The fact is, areas of land with water are the most valuable for any and all people, and this includes animals, too.
Where there were bodies of water you would find animals, hence, these are areas where people chose first to settle.
And don’t forget about early transportation…this is where many early fur trade exchange areas were located. Water is full of history…rust you say?
Remember, before steel, the metals of choice were copper then brass…that do not rust…nor do coins.
With some research (and I will give you a great research tip later in this article) you can find swimming areas of old or even diving docks that are no longer in use. These can be jackpots.
My friend, Jason Hillstrom, who is also the co-founder of our treasure-hunting club, R.A.R.E. (Research And Recovery Experts) of Minnesota, found a beach that had been used from the late 1800’s through the early 1970’s.
The lake has another swimming beach now on the opposite side of the lake, with the older beach still there, but long forgotten.
Well, sadly enough, on the old beach there is a layer of bottle caps, rusty fishing gear and trash, and under that layer is mud, but below that is the sandy beach. We have had some good luck there.
Besides the obvious choice of raking small areas of trash, then detecting that area and continuing in that fashion, we decided for now we will just discriminate heavy and hope to get lucky, and we had some great results.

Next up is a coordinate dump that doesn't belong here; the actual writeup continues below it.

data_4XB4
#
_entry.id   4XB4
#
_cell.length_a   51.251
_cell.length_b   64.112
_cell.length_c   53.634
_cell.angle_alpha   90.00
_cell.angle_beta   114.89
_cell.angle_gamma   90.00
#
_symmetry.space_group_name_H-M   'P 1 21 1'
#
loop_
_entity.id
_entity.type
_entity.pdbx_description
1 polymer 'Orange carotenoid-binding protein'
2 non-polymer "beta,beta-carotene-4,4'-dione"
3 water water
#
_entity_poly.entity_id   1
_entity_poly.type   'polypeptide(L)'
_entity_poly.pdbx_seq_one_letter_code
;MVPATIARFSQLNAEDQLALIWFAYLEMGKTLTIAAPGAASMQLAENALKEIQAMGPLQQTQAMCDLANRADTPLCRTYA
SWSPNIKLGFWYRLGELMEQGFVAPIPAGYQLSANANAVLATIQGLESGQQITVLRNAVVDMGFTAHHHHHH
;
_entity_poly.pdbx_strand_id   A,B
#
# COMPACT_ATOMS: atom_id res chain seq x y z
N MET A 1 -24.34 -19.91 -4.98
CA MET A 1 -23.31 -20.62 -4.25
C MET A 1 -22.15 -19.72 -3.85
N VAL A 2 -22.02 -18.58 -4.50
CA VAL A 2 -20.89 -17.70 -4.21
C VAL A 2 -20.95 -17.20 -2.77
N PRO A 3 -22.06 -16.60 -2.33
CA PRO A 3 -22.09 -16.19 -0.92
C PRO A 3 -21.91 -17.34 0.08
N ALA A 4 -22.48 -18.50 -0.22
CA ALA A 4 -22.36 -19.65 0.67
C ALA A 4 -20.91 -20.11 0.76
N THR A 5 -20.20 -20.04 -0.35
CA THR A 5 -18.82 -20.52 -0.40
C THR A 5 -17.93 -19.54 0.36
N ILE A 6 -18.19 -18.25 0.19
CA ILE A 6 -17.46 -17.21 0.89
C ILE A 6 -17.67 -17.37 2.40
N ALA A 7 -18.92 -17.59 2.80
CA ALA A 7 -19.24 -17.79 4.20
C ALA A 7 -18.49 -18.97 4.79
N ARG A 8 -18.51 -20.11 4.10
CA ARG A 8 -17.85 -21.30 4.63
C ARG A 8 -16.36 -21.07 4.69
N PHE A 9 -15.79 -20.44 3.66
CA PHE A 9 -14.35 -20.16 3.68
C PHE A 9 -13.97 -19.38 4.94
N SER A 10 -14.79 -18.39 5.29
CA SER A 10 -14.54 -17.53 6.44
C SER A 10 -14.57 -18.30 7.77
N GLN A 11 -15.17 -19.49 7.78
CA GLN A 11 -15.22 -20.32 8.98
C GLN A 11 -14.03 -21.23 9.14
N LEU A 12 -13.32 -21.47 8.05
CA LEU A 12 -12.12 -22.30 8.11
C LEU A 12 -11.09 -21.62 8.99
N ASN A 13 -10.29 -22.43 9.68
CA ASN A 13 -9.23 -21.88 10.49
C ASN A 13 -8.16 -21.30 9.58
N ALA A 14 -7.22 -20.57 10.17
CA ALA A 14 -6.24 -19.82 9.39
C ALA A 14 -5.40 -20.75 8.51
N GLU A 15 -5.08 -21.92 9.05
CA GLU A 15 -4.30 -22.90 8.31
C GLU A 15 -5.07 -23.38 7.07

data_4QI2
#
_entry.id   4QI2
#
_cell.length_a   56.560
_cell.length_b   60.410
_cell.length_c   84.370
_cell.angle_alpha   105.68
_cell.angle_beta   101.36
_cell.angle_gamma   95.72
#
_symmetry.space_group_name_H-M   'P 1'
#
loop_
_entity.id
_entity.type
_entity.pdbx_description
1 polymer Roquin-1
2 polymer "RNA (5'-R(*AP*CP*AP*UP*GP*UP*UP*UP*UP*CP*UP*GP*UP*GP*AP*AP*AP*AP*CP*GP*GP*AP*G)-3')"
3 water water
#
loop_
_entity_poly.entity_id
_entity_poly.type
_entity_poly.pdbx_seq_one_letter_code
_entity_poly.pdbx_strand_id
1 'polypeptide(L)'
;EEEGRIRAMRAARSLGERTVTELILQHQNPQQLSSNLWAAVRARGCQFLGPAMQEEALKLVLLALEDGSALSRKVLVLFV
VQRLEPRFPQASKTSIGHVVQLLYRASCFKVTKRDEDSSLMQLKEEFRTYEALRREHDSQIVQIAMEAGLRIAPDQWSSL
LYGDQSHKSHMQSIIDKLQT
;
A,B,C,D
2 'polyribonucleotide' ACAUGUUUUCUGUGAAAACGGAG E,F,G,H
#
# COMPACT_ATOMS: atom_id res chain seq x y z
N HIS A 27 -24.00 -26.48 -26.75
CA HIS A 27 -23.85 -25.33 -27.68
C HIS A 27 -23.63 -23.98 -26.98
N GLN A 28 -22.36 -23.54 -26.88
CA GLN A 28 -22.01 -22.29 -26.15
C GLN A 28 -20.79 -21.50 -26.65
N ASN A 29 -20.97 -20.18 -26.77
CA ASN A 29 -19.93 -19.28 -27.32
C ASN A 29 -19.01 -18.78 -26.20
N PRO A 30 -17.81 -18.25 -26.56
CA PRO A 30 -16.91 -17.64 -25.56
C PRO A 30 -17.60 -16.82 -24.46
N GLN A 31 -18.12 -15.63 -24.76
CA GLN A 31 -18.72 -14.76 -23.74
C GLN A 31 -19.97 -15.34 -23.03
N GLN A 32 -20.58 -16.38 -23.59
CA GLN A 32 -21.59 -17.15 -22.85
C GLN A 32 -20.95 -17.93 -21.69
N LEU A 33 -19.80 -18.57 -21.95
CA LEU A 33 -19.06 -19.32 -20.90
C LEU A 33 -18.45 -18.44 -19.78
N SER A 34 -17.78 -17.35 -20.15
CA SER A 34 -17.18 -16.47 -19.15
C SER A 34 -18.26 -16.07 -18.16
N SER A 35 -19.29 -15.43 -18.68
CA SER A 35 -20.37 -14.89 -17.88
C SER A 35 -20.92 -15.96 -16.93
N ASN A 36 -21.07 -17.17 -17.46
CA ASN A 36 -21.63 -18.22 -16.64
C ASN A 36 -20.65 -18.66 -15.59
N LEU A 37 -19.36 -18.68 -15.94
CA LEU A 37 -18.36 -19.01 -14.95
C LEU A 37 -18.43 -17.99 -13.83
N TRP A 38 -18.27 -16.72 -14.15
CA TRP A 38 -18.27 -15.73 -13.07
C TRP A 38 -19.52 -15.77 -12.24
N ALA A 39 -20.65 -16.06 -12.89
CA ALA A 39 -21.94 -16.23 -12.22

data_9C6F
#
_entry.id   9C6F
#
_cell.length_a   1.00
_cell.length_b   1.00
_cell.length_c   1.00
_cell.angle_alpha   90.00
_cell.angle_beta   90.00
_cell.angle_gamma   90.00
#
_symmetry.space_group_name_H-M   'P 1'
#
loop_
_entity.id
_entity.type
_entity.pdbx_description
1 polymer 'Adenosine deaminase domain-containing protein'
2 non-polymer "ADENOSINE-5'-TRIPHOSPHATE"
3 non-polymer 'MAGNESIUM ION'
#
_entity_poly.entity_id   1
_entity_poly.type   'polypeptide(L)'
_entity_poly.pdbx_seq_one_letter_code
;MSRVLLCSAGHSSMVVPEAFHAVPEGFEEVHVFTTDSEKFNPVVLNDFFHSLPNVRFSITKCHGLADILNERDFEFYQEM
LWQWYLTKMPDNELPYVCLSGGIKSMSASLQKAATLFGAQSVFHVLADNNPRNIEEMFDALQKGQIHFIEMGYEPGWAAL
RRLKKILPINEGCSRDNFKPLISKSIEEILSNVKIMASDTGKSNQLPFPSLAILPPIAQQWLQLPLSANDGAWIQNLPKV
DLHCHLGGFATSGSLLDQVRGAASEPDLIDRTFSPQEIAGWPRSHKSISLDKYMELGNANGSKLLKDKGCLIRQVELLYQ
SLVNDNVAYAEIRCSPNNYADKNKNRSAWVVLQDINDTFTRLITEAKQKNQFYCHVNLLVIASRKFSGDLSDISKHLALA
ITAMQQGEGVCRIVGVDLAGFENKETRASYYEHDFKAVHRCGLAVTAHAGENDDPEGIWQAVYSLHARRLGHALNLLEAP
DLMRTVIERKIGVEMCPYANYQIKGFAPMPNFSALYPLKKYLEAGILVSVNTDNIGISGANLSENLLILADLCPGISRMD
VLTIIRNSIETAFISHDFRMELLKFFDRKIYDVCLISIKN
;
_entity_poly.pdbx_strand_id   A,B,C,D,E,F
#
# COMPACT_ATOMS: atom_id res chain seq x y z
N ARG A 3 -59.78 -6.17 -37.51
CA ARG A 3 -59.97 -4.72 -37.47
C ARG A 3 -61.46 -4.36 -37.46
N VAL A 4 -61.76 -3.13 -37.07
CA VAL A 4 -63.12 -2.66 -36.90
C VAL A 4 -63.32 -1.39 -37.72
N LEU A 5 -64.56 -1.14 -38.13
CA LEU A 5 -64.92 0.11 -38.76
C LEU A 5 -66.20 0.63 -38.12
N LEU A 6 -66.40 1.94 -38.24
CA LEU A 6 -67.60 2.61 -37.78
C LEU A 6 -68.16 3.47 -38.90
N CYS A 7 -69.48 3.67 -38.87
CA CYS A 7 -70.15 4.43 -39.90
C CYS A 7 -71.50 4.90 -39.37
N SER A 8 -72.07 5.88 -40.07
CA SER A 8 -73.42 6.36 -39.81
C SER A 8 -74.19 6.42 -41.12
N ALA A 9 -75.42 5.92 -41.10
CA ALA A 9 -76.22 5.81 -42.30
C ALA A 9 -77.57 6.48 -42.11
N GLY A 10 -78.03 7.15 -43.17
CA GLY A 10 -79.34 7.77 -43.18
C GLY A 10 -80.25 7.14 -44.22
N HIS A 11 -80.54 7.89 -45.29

I found a 14K gold ring, and I mean a “clunker,” that weighed in at half an ounce. This thing looked so gaudy we both agreed we could easily imagine the late Sammy Davis Jr. wearing it during one of his Vegas shows. It is just “so 1960’s,” the photo doesn’t do it justice.
But here’s another find. I got a good signal and pulled out an 1893-O Barber quarter with a hole in it, and a sterling silver necklace still looped through the hole.
It was very shiny when we first looked at it, but this necklace was so oxygen depleted that, when I pulled it out of the water, it oxidized right in front of our eyes; we saw it immediately turn purple with (believe it or not) areas of orange, then within a minute the whole thing was black.
It was almost just as neat to see the colors change as it was to actually find the item; it was truly a special thing to witness.
There is another lake in our area where mercury dimes and some Barbers still get pulled out once in a while, and another lake near us where the ice in the shallows hugs the sand, freezing to it, then the ice drifts, floating the sand away, hence, lowering the sand level on the beach.
This, along with the ice thaw pushing some items upwards, closer to the surface, every year makes spring time a buffalo nickel paradise. Drinks could be purchased at the lake in those days for a nickel, and V-Nickels are found there as well as other various coins and memorabilia.
When it comes down to it, water hunting is my favorite.
Now remember this, too, especially you who will be water detecting in the oceans - when an old coin is removed from the ground, it’s gone forever; it can’t be replaced with another old coin; that particular “hole” is dead.
But, when hunting oceans, beaches, and their shallows, tides and storms are always bringing in coins, jewelry and relics from its depths to replace the items you have found and removed, possibly only days before.